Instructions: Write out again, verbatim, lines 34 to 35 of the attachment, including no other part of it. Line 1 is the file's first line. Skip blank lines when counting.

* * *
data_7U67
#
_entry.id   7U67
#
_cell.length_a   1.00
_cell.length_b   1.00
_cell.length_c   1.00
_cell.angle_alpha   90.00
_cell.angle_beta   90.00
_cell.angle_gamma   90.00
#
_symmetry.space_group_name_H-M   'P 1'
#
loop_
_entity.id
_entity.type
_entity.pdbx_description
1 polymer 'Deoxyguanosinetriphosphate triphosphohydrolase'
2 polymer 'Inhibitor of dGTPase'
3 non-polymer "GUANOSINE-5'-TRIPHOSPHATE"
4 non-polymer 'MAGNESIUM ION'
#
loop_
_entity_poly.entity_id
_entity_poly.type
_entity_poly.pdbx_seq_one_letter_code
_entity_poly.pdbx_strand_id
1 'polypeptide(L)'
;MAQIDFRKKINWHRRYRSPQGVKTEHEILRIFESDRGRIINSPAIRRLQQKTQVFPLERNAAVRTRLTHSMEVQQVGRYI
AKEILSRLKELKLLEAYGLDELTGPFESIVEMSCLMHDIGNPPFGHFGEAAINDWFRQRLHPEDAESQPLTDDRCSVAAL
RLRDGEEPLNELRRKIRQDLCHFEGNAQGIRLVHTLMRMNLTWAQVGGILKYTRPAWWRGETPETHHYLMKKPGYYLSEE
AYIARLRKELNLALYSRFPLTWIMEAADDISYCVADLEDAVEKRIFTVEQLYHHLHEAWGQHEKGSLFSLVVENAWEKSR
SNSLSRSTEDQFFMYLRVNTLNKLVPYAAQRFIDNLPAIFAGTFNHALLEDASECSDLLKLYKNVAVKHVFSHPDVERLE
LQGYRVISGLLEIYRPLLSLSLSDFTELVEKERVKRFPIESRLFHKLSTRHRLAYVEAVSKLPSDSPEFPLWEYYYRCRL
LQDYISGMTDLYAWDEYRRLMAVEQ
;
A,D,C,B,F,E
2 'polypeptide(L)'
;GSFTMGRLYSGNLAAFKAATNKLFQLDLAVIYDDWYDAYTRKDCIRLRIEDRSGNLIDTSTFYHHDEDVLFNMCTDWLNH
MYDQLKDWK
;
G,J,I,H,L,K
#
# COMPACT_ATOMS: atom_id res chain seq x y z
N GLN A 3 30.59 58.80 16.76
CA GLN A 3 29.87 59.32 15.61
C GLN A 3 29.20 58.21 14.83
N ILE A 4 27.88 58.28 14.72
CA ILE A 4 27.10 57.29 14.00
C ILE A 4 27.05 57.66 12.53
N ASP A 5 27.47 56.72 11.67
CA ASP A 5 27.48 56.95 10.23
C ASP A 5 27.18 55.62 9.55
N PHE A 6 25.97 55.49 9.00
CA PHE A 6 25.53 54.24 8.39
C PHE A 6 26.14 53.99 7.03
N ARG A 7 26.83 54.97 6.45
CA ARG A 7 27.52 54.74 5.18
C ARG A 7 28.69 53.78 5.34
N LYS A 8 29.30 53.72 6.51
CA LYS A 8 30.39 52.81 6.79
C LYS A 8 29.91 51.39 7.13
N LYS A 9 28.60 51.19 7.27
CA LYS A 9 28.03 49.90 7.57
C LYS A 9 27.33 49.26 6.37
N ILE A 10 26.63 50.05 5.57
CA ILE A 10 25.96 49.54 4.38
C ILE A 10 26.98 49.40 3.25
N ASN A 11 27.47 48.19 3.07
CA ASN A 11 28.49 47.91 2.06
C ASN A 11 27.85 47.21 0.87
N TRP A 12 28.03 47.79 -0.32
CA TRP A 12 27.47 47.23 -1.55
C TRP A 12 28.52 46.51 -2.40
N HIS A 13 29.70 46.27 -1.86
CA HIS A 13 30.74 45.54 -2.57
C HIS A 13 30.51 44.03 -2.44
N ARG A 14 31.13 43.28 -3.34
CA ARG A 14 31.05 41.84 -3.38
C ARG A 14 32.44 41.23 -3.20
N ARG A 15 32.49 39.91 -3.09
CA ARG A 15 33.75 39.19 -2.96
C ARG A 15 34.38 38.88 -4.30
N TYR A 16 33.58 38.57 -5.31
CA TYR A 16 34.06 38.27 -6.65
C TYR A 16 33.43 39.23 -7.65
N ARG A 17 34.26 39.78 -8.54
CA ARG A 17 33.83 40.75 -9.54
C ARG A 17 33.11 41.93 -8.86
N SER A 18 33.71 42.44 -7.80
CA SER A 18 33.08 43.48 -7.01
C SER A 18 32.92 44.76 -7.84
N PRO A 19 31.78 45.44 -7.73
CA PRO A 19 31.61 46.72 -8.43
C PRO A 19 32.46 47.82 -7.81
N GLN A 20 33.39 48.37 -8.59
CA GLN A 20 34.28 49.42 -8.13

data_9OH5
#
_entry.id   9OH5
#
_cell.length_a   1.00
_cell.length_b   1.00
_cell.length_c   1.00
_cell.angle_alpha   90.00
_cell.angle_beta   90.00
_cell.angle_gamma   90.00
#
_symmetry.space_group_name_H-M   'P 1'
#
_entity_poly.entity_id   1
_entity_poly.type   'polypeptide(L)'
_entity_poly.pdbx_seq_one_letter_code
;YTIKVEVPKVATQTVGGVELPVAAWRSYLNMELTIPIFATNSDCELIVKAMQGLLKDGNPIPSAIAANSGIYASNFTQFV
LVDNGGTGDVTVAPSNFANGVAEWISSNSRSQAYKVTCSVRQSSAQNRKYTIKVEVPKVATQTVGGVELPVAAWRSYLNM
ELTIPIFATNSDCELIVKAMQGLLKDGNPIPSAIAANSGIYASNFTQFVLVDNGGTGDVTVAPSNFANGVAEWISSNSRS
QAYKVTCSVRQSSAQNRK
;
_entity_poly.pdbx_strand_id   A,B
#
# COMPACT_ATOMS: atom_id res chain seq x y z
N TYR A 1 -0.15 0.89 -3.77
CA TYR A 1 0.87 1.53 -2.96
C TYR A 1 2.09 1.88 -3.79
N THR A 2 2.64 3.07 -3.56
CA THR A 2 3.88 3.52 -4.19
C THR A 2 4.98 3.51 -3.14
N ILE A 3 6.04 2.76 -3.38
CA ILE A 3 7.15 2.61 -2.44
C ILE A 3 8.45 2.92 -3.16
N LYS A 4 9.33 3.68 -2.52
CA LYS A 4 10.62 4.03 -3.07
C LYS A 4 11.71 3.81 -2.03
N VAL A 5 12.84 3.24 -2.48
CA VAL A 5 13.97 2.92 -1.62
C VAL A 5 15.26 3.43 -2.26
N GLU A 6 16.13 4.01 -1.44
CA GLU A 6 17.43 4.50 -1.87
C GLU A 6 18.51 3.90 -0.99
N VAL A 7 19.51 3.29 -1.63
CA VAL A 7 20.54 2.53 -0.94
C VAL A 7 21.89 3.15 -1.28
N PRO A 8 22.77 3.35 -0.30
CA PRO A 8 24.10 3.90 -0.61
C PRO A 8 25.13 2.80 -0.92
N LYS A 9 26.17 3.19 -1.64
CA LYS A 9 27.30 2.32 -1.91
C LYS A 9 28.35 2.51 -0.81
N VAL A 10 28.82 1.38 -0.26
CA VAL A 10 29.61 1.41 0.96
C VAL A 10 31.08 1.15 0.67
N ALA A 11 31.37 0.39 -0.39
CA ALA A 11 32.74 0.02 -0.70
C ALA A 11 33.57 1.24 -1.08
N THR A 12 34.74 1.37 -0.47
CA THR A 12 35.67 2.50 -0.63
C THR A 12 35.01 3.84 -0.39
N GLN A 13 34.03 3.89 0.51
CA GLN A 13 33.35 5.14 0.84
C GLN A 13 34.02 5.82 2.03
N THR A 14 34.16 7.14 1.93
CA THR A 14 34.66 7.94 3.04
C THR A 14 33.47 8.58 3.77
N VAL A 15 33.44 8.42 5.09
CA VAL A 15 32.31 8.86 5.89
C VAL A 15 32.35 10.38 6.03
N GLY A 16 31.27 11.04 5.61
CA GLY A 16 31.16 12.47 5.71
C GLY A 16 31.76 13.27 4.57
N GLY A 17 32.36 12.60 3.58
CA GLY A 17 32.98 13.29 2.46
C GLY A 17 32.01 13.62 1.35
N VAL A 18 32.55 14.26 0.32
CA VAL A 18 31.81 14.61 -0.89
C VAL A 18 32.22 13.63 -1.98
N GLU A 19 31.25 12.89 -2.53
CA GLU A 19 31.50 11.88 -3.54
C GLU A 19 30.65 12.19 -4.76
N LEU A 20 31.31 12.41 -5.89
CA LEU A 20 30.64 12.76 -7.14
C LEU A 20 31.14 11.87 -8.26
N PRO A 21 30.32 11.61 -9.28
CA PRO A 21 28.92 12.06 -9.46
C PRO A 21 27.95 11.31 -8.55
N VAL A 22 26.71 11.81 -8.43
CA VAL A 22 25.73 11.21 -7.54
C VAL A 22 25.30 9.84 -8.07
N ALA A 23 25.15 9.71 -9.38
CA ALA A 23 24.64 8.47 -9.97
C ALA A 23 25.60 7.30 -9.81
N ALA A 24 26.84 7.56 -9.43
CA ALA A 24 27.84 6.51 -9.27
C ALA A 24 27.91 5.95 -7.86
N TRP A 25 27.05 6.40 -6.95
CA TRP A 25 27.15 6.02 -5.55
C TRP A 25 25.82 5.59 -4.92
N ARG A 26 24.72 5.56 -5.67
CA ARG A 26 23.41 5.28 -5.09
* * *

LQGYRVISGLLEIYRPLLSLSLSDFTELVEKERVKRFPIESRLFHKLSTRHRLAYVEAVSKLPSDSPEFPLWEYYYRCRL
LQDYISGMTDLYAWDEYRRLMAVEQ